This place looks every bit its age. The decor is an assemblage of aging ceramic tile on the walls, painted lattice, creaky wooden booths, childlike murals, stained glass and neon beer signs. There are a few rooms that each have a slightly different vibe but it’s all sort of a mess. This is the best photo I could get without shoving my phone in someone’s face:


Did I mention that this place is a cafeteria? Seriously. You walk in and are faced with a long stainless steel cafeteria line. Grab a tray, some silverware and some napkins and you are ready to place your order.

There is a ton of stuff on the menu and most of it involves your choice of sauce. You can top that burrito off with orange queso sauce which they call “CCQ”3), red sauce or chili con carne. I went nuts and ordered one “Chilito Style” which is red sauce, sour cream, black olives and cheese.


In case a cup of melted cheese sauce isn’t enough, you can get a “Big Top” which is double the topping for an extra buck or so. Can’t decide on sauces? No problem! Get two sauces for 85 cents! Chili con carne with CCQ anyone?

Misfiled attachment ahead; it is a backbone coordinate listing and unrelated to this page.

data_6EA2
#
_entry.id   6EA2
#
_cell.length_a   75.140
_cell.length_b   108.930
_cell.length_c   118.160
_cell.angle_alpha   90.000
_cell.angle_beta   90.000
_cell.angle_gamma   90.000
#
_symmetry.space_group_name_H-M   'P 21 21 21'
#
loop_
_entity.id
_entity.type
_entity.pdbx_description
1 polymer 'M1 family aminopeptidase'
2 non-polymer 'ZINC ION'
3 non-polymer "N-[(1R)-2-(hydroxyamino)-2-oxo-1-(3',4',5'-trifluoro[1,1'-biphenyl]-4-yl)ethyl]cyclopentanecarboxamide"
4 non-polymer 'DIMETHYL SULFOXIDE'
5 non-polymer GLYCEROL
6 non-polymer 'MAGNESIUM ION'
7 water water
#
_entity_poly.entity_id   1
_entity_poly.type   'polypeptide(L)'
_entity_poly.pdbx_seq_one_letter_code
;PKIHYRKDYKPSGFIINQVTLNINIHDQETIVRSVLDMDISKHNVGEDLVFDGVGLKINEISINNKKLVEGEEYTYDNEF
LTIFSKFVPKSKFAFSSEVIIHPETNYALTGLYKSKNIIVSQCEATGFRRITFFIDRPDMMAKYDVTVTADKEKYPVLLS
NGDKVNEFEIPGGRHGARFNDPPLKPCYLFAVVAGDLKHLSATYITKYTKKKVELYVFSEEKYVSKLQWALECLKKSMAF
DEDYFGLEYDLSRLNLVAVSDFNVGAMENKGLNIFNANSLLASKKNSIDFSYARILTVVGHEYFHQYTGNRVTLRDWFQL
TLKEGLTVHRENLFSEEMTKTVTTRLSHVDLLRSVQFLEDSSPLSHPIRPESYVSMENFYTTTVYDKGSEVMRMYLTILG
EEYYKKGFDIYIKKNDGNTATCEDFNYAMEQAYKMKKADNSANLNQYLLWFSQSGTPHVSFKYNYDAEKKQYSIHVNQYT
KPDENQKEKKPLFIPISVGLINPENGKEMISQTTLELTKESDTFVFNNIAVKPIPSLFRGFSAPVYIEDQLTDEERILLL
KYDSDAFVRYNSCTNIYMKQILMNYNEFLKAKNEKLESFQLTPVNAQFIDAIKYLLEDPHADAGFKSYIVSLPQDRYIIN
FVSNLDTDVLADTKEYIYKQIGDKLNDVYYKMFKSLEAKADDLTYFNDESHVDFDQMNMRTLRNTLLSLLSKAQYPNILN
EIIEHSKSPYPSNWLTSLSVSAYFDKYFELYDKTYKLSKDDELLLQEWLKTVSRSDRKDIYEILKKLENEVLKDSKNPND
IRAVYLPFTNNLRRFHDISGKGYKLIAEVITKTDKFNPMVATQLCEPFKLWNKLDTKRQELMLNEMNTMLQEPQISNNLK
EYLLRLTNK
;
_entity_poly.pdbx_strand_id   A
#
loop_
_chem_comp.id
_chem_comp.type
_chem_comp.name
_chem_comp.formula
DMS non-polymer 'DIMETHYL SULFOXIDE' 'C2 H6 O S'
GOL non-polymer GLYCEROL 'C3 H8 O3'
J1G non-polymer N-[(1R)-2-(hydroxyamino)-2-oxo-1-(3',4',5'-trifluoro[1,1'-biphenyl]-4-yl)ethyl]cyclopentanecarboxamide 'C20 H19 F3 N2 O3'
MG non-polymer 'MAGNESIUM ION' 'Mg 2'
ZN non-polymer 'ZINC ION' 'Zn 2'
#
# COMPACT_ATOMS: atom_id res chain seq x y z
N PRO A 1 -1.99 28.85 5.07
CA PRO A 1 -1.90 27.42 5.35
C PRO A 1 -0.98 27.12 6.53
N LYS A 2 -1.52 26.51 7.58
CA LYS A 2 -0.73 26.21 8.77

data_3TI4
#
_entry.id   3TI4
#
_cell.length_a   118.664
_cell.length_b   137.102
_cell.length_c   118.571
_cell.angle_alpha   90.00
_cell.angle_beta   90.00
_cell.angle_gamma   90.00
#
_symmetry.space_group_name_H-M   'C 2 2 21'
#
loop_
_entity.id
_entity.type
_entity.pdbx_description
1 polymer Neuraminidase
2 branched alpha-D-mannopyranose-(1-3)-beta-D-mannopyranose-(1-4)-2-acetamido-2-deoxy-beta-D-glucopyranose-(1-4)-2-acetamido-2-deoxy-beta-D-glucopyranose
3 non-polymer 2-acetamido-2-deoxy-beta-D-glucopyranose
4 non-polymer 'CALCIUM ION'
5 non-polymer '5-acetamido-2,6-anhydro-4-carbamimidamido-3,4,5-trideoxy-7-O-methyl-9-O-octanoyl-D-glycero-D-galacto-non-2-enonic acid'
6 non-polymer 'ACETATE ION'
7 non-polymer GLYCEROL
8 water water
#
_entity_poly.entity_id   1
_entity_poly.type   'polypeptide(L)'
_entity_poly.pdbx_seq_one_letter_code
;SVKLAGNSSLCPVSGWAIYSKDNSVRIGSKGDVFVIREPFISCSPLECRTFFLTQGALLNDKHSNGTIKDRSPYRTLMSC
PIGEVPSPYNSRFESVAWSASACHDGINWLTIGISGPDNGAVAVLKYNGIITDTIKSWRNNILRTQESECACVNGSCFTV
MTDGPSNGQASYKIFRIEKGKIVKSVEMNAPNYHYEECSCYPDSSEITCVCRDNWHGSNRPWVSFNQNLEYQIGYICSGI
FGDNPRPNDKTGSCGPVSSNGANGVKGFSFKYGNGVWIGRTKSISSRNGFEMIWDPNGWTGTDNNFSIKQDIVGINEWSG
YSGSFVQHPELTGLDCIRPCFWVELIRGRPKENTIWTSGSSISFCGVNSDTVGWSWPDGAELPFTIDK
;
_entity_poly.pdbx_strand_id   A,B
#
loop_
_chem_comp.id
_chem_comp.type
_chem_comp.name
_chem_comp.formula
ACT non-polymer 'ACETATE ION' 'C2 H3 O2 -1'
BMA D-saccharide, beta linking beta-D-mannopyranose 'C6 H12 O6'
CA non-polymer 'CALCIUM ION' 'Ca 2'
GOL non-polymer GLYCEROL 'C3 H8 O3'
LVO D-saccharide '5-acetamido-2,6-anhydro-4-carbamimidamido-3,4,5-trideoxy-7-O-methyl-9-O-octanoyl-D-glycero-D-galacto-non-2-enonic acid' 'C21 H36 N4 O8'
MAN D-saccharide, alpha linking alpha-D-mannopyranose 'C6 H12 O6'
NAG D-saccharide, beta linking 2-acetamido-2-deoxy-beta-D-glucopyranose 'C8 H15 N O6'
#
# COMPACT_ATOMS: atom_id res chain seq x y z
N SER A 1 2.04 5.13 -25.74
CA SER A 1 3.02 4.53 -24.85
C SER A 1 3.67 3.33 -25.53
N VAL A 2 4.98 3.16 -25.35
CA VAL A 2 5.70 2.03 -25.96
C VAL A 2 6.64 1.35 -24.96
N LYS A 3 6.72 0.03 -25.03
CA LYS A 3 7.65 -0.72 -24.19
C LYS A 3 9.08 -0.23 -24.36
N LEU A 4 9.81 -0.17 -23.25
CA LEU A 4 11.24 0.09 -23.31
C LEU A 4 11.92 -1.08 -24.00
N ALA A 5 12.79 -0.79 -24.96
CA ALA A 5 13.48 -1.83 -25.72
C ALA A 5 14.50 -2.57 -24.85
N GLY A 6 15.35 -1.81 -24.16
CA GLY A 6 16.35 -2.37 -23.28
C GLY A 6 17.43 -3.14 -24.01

You can also get the sauces on their chimichangas (essentially a deep-fried burrito) or this beauty, the seafood empanada:

Seafood Empanada: A deep-fried pastry shell filled with zesty seafood rangoon and topped with your choice of Red Sauce, CCQ or Chilito style topping.

They had me at “zesty seafood rangoon.”

If Chimpotle orders and eats the seafood empanada with CCQ from Don Chilitos I will pay for his meal, including the alcoholic beverage of his choice.

Anyhow, just when you thought this place couldn’t get weirder it turns out they heat up burritos and other things in microwave ovens. I’m not sure if the burritos are pre-made or thrown together on the spot, but they are warmed just enough to take the chill off and subsequently covered with piping hot sauce. Yes, a microwaved burrito.

But seriously if you’re not an idiot, you can get out of here without dying. I have had the tacos and they are actually pretty good. Yes, they are the hard taco shells with ground beef, shredded yellow cheese and iceberg lettuce, but Don Chilitos makes them about as well as you can. And they are made to order and never touch a microwave oven.